Analysis Of The Play ' Antigone '

Decent Essays
In the reading Siddartha, the protagonist, Siddartha, is a man who comes to the realization that he is lacking in life and that the materialistic treasures of the world, such as power, wealth, and sex, do not satisfy him anymore. He then embarks on a long journey to fill the void inside of him and search for the enlightenment that he craves. Before he experiences his awakening, he faces many obstacles and fights many battles between his internal values and the values of the world. Likewise, the play Antigone is the story of a tragic hero who defies the rules of her society in order to do what she feels is morally just. She is eventually charged with treason and sentenced to death by the society because of her act of heroism. It is made…show more content…
It had to be found, the pristine source in one 's own self, it had to be possessed! Everything else was searching, was a detour, was getting lost” (Hesse 5). These thoughts that were running through Siddartha’s mind clearly demonstrates how much he disagrees with his family’s ways. The sheer thought of Siddartha following in his father’s footsteps brings him immense dissatisfaction. Even though his father is a noble and good man, Siddartha believes that his father lacks what he is ultimately searching for, enlightenment.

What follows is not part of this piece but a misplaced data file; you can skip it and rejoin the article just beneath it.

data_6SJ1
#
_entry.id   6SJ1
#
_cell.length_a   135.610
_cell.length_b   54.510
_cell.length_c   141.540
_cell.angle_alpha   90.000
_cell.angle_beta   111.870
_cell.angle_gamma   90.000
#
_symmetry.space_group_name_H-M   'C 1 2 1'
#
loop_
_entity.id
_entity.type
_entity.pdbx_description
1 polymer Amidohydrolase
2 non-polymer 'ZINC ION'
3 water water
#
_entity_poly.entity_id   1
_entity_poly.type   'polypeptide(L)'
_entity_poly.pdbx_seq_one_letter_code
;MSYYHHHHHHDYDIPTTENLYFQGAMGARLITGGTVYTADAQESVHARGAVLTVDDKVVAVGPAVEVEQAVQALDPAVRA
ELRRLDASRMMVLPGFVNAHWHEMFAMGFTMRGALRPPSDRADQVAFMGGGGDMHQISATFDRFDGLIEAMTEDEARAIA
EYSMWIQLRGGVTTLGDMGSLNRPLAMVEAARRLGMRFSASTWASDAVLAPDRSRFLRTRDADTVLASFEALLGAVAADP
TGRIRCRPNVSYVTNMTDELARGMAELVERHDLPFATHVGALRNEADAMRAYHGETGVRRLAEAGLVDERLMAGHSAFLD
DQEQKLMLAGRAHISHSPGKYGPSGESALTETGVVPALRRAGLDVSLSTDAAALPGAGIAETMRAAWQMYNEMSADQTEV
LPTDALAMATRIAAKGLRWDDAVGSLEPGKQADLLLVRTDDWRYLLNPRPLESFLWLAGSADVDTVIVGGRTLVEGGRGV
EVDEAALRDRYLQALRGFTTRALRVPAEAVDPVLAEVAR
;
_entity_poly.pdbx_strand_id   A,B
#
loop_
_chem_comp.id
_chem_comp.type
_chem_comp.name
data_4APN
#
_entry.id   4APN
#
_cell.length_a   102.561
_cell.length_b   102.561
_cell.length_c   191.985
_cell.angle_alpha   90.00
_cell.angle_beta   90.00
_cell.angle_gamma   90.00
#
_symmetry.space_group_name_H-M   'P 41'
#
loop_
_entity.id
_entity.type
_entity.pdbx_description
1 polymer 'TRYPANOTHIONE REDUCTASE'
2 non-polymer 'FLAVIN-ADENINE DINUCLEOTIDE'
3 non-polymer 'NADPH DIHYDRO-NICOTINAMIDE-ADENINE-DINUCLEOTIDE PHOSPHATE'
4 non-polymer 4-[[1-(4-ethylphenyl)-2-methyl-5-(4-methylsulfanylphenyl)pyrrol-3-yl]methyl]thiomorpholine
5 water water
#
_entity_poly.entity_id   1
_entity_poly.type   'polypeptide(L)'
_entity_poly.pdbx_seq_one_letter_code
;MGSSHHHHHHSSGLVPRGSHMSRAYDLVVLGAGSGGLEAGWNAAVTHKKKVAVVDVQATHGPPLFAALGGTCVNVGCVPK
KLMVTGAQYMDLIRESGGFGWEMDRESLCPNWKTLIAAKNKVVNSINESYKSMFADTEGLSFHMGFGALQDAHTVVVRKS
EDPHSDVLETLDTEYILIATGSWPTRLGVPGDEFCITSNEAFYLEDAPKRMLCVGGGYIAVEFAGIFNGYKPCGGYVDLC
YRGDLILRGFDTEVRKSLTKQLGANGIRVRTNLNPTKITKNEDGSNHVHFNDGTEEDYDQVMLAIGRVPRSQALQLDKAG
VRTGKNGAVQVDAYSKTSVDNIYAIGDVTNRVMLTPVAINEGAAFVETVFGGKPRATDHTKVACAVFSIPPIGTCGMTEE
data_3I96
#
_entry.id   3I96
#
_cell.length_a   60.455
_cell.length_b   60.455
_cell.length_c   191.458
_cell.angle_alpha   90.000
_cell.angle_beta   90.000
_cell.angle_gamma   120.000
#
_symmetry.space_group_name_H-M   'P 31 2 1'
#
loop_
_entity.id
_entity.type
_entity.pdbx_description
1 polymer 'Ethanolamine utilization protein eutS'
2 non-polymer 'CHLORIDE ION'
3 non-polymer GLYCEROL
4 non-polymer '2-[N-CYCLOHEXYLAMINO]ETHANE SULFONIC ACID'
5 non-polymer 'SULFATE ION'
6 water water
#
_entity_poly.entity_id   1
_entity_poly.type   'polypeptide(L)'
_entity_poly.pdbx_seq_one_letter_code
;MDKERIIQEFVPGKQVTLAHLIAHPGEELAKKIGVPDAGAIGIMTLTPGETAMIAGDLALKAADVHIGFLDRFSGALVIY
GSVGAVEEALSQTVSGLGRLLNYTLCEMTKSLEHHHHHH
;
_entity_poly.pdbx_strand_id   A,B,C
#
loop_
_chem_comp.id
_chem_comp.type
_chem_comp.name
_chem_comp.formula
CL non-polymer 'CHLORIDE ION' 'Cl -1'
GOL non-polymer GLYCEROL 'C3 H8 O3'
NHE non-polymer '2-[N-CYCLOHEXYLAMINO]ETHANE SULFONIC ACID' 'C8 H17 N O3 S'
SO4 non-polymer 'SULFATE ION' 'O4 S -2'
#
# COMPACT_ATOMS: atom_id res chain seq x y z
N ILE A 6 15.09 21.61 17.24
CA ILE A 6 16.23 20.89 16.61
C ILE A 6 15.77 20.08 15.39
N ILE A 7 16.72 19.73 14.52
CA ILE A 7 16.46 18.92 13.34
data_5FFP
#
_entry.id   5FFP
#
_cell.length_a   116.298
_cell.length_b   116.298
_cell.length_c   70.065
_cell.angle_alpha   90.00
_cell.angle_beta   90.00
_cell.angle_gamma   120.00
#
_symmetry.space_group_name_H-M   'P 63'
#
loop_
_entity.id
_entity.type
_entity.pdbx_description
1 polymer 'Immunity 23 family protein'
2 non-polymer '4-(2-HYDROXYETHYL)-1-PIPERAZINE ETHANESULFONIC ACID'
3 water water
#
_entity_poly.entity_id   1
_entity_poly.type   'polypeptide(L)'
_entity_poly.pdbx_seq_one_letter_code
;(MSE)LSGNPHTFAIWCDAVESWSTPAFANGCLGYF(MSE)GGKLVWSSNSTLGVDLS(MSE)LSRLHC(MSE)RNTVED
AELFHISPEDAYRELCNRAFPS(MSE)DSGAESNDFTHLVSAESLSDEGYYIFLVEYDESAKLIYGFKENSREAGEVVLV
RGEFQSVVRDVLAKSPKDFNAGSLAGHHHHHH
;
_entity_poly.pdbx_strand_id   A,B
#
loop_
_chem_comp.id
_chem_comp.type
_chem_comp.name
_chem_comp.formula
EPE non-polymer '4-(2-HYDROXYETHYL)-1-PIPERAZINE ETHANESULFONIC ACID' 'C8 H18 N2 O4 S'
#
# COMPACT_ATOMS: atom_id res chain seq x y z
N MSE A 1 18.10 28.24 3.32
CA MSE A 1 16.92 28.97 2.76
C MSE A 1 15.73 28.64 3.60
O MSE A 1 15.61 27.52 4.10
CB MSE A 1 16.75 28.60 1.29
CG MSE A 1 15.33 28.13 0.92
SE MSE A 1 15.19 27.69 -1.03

Siddhartha experiences multiple instances of conflict between his search for truth and traditional social structure and addresses it by seeking out new experiences. This is displayed when Siddartha is leaving the Brahmins and says, “But there is one thing that the so clear, so vulnerable Teaching does not contain: it does not contain the secret of what the Sublime One himself has experienced, he alone among the hundreds of thousands. That is what I thought and realized when I heard the Teaching. That is why I am resuming my wandering – not to seek a different, a better teaching, for I know that there is none; but to leave all teachings and all teachers and to reach my goal alone or die” (Hesse 32). Here, Siddartha is explaining that his method of achieving enlightenment is different from the standards of his people. The Brahmins maintain the culture and method of having a teacher who is
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